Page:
Whether Old Town Clovis is your end destination or a stopping point to another one of California’s treasures, we hope you will enjoy your stay!

Fresno County Blossom Trail Clovis trip ideas


Yosemite National Park
yosemite far view pic

From conventional tent camping to luxurious resort style accommodations, Yosemite has a way to stay overnight for just about anyone. Our near-and-dear Yosemite is a world renown natural icon, and only less than two hours away from our beloved Old Town Clovis- how truly lucky we are! When someone says Yosemite, the next thought that comes to mind is usually Half Dome or El Capitan, and although these are absolutely awe-inspiring sights, there is so much more to enjoy in Yosemite National Park than just that. Some things to do in Yosemite include; biking, camping, backpacking, golfing, hiking, horseback riding, rock climbing, fishing, water rafting, picnicking, photography, bird watching and more! People travel from all over the world to visit Yosemite, a place for those of us in the valley, is merely a couple hours away! Yosemite National Park is a place that anyone will love and value. This type of nature experience is a part of our primitive core as humans (and as inhabitants of Central California), and exploring Yosemite is the essence of what it means to get back to those primitive roots; so why not? Now is the time to explore, travel, breathe and experience Yosemite.
Vernal Fall, Yosemite National Park yosemite lake pic


 

Sequoia and Kings Canyon National Parks

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If you’re looking to explore a national park with a lot of biodiversity, Sequoia National Park and Kings Canyon National Park might just be the place for you. From gigantic trees, to cavernous canyons, to sky-high mountain peaks; these two national parks are certainly a sight for sore eyes. These parks are mentioned together because their history and future is intricately intertwined due to their close proximity to one another and the fact that Sequoia and Kings Canyon National Parks began to be jointly administered in 1943.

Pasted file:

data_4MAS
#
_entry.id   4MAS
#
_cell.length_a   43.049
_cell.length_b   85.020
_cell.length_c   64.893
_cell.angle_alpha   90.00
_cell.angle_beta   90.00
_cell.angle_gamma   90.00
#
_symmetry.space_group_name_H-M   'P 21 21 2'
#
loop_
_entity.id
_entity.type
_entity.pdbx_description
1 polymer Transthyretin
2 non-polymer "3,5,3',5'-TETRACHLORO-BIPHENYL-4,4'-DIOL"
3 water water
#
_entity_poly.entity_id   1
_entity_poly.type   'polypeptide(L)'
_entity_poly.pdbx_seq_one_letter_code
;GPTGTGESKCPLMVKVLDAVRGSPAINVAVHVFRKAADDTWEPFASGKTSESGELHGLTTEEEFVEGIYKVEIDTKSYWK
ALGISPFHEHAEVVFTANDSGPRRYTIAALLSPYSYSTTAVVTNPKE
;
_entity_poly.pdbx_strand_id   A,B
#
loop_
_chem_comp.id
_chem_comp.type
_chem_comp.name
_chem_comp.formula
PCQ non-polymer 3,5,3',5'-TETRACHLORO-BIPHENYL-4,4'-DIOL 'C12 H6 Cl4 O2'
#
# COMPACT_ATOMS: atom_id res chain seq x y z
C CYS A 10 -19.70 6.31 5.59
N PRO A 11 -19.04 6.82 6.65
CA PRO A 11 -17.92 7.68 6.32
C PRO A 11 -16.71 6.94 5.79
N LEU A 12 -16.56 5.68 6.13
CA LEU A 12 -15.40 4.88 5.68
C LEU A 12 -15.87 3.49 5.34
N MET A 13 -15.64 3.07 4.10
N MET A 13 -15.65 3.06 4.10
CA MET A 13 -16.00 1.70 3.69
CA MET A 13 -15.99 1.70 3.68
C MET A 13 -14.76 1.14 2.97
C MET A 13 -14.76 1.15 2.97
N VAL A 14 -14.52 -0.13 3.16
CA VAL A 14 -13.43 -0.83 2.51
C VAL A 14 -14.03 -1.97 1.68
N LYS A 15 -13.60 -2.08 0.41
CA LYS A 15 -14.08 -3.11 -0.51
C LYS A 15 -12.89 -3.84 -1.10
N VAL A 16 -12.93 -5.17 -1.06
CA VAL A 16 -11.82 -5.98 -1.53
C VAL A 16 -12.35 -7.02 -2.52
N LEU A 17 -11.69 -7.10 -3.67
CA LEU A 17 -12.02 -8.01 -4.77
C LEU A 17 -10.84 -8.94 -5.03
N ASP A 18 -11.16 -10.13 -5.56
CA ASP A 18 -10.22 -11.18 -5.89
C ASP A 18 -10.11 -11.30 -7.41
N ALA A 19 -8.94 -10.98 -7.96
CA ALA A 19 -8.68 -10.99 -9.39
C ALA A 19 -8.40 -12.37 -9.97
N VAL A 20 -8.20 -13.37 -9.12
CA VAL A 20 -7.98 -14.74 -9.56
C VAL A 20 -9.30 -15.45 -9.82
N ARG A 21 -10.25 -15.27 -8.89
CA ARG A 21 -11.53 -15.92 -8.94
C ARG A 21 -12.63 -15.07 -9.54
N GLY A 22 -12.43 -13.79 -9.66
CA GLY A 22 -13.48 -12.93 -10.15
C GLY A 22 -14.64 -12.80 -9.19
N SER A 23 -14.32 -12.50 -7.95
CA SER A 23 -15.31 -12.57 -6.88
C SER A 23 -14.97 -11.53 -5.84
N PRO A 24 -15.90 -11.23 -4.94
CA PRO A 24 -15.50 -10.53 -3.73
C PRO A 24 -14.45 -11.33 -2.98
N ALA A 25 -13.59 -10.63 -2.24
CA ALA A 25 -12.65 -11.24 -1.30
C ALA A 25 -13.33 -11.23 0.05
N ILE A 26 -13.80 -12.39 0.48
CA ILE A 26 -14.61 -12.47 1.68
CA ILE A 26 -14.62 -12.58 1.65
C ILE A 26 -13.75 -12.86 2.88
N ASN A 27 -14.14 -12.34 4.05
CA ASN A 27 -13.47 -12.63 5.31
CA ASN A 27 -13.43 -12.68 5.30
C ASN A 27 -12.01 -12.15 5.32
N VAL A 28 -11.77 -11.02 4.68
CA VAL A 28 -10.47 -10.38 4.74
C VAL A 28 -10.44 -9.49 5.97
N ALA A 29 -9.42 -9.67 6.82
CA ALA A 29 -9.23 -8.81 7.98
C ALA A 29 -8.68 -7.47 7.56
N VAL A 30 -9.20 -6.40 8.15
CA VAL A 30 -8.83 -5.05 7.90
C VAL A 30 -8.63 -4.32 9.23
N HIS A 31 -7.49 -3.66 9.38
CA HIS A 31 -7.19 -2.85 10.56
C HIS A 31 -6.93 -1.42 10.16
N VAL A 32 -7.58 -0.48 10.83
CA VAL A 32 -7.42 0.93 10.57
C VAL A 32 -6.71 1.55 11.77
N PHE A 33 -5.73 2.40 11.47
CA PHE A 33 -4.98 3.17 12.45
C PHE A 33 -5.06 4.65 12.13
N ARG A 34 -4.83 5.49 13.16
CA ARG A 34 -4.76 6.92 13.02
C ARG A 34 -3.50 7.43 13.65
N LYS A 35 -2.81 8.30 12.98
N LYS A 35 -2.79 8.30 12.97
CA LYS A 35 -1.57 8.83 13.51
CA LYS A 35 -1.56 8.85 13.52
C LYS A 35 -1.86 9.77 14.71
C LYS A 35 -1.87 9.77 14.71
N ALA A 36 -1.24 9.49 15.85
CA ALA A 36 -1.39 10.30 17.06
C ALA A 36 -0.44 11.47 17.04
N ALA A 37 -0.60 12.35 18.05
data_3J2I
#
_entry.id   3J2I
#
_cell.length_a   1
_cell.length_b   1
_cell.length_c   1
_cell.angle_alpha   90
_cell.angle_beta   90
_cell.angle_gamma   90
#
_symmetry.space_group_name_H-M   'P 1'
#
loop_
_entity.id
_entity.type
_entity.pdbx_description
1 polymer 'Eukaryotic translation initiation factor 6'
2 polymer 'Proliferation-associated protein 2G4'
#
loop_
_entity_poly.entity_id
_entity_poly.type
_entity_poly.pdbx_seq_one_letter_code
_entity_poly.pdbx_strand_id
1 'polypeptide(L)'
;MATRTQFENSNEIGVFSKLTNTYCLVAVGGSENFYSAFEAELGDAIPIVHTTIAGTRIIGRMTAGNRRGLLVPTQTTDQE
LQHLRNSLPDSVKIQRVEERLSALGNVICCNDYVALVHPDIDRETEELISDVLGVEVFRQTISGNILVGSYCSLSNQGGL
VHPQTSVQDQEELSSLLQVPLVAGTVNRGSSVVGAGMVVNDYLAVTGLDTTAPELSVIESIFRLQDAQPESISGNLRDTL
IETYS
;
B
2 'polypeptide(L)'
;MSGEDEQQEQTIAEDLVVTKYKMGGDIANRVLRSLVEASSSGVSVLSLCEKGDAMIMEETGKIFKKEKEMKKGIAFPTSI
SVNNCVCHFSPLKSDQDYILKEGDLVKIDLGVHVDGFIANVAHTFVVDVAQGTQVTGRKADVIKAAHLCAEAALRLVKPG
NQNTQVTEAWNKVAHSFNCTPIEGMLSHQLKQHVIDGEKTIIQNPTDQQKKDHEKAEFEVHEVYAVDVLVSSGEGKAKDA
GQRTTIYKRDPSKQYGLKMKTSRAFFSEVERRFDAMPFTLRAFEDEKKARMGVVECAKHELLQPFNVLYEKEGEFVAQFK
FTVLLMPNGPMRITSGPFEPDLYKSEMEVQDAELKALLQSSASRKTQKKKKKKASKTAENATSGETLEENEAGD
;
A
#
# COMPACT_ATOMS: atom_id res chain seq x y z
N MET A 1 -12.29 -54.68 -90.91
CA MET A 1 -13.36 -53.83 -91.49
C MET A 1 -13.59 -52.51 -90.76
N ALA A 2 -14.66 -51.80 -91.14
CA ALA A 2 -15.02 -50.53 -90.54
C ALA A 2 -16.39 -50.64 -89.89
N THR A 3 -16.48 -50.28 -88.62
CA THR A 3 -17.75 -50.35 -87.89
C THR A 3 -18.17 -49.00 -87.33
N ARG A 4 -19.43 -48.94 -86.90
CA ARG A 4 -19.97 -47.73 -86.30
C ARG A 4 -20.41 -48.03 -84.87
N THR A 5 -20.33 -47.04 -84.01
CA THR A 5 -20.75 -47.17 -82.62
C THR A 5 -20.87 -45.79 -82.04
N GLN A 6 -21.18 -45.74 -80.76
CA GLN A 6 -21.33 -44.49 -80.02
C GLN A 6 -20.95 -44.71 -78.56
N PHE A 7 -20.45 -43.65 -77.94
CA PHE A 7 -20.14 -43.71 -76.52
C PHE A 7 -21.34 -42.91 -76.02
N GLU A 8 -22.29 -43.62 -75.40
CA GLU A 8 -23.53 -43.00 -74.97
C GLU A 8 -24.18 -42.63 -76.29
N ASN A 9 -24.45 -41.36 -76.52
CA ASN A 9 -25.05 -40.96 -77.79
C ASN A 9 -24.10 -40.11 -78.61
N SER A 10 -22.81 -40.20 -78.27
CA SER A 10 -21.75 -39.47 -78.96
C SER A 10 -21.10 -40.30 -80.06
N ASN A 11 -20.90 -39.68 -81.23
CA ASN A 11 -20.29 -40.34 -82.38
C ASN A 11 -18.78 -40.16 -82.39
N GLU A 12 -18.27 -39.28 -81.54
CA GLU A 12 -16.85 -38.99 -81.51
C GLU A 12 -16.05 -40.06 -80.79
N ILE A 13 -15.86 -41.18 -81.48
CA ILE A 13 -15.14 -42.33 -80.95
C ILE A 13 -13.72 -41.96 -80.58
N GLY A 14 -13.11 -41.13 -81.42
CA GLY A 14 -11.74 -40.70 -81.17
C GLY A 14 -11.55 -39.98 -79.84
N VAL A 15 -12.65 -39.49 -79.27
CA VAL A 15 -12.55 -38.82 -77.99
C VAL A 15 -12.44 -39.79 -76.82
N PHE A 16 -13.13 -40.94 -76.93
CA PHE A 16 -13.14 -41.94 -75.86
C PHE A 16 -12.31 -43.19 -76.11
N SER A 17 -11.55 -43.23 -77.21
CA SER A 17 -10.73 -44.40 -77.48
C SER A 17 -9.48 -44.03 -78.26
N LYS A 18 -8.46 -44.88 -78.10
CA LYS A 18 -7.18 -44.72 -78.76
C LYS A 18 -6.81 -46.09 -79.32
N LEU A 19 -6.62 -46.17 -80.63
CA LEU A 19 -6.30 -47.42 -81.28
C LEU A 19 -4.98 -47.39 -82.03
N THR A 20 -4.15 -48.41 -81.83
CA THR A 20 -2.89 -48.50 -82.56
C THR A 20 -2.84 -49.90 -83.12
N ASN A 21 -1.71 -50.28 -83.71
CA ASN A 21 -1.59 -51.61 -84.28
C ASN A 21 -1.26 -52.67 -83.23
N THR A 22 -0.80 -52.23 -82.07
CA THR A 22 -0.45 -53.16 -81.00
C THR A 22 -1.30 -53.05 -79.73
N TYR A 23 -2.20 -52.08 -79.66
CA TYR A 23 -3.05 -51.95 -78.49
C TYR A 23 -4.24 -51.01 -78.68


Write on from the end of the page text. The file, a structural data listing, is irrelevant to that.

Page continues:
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Together, these two adjoining parks are 66 miles long and 36 miles wide at their farthest extent. Within this vast amount of space there are many awesome sights to be seen, one of which is Mount Whitney, standing at 14,494 feet high, it is one of the highest mountain peaks in the U.S. and the west slope of this mountain just so happens to reside in our very own Sequoia National Park.
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Perhaps Mount Whitney a little too high of an altitude for your liking? Fret not, Sequoia National Park has something below in store for you; if you’d rather explore a cave instead of hike a mountain, the Crystal Cave of Sequoia National Park is the place to be! Take a tour through a cave filled with some of nature’s jewels like marble, stalactites and stalagmites!
crystal cave
If you happen to find yourself drawn towards what Kings Canyon National Park has to offer, you will not be disappointed- especially if you head over to Cedar Grove. Cedar Grove is home to absolutely incredible waterfalls such as Roaring River Falls, Mist Falls and Grizzly Falls. And not only does Cedar Grove house amazing waterfalls, but also South Fork Canyon, the deepest canyon in the United States at a depth of about 8,200 feet! Last but definitely not least of what Cedar Grove has to offer is Zumwalt Meadows which had a scenic 1.5 mile self-guided gentle trail that encircles the great views of tall granite walls, lush meadows and the ever-flowing Kings River.

grizzly falls